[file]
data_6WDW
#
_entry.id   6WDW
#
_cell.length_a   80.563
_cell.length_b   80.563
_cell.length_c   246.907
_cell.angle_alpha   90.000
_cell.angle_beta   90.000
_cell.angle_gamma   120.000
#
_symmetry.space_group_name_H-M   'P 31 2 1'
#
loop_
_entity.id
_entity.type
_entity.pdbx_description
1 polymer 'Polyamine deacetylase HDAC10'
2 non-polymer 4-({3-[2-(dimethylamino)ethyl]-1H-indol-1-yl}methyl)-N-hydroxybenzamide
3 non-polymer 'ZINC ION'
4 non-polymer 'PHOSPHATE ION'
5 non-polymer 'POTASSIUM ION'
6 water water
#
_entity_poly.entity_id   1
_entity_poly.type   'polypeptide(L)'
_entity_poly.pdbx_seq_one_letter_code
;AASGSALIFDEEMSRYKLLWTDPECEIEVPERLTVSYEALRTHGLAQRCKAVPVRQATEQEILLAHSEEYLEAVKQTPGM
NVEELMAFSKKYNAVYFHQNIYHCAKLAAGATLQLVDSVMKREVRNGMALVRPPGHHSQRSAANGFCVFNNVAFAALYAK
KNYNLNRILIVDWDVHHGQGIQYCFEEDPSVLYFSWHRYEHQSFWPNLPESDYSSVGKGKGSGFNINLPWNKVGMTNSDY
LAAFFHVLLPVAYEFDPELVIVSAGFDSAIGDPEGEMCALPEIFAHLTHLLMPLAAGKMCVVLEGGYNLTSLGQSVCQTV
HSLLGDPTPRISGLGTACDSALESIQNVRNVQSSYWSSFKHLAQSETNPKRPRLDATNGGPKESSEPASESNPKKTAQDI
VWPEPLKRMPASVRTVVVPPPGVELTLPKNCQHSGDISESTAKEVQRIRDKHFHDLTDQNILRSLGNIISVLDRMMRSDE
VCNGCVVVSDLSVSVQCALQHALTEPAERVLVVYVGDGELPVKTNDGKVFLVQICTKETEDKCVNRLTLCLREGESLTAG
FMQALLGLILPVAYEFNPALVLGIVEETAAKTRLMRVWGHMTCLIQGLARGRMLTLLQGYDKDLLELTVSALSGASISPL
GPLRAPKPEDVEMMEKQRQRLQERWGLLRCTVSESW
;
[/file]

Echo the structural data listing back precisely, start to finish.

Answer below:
data_6WDW
#
_entry.id   6WDW
#
_cell.length_a   80.563
_cell.length_b   80.563
_cell.length_c   246.907
_cell.angle_alpha   90.000
_cell.angle_beta   90.000
_cell.angle_gamma   120.000
#
_symmetry.space_group_name_H-M   'P 31 2 1'
#
loop_
_entity.id
_entity.type
_entity.pdbx_description
1 polymer 'Polyamine deacetylase HDAC10'
2 non-polymer 4-({3-[2-(dimethylamino)ethyl]-1H-indol-1-yl}methyl)-N-hydroxybenzamide
3 non-polymer 'ZINC ION'
4 non-polymer 'PHOSPHATE ION'
5 non-polymer 'POTASSIUM ION'
6 water water
#
_entity_poly.entity_id   1
_entity_poly.type   'polypeptide(L)'
_entity_poly.pdbx_seq_one_letter_code
;AASGSALIFDEEMSRYKLLWTDPECEIEVPERLTVSYEALRTHGLAQRCKAVPVRQATEQEILLAHSEEYLEAVKQTPGM
NVEELMAFSKKYNAVYFHQNIYHCAKLAAGATLQLVDSVMKREVRNGMALVRPPGHHSQRSAANGFCVFNNVAFAALYAK
KNYNLNRILIVDWDVHHGQGIQYCFEEDPSVLYFSWHRYEHQSFWPNLPESDYSSVGKGKGSGFNINLPWNKVGMTNSDY
LAAFFHVLLPVAYEFDPELVIVSAGFDSAIGDPEGEMCALPEIFAHLTHLLMPLAAGKMCVVLEGGYNLTSLGQSVCQTV
HSLLGDPTPRISGLGTACDSALESIQNVRNVQSSYWSSFKHLAQSETNPKRPRLDATNGGPKESSEPASESNPKKTAQDI
VWPEPLKRMPASVRTVVVPPPGVELTLPKNCQHSGDISESTAKEVQRIRDKHFHDLTDQNILRSLGNIISVLDRMMRSDE
VCNGCVVVSDLSVSVQCALQHALTEPAERVLVVYVGDGELPVKTNDGKVFLVQICTKETEDKCVNRLTLCLREGESLTAG
FMQALLGLILPVAYEFNPALVLGIVEETAAKTRLMRVWGHMTCLIQGLARGRMLTLLQGYDKDLLELTVSALSGASISPL
GPLRAPKPEDVEMMEKQRQRLQERWGLLRCTVSESW
;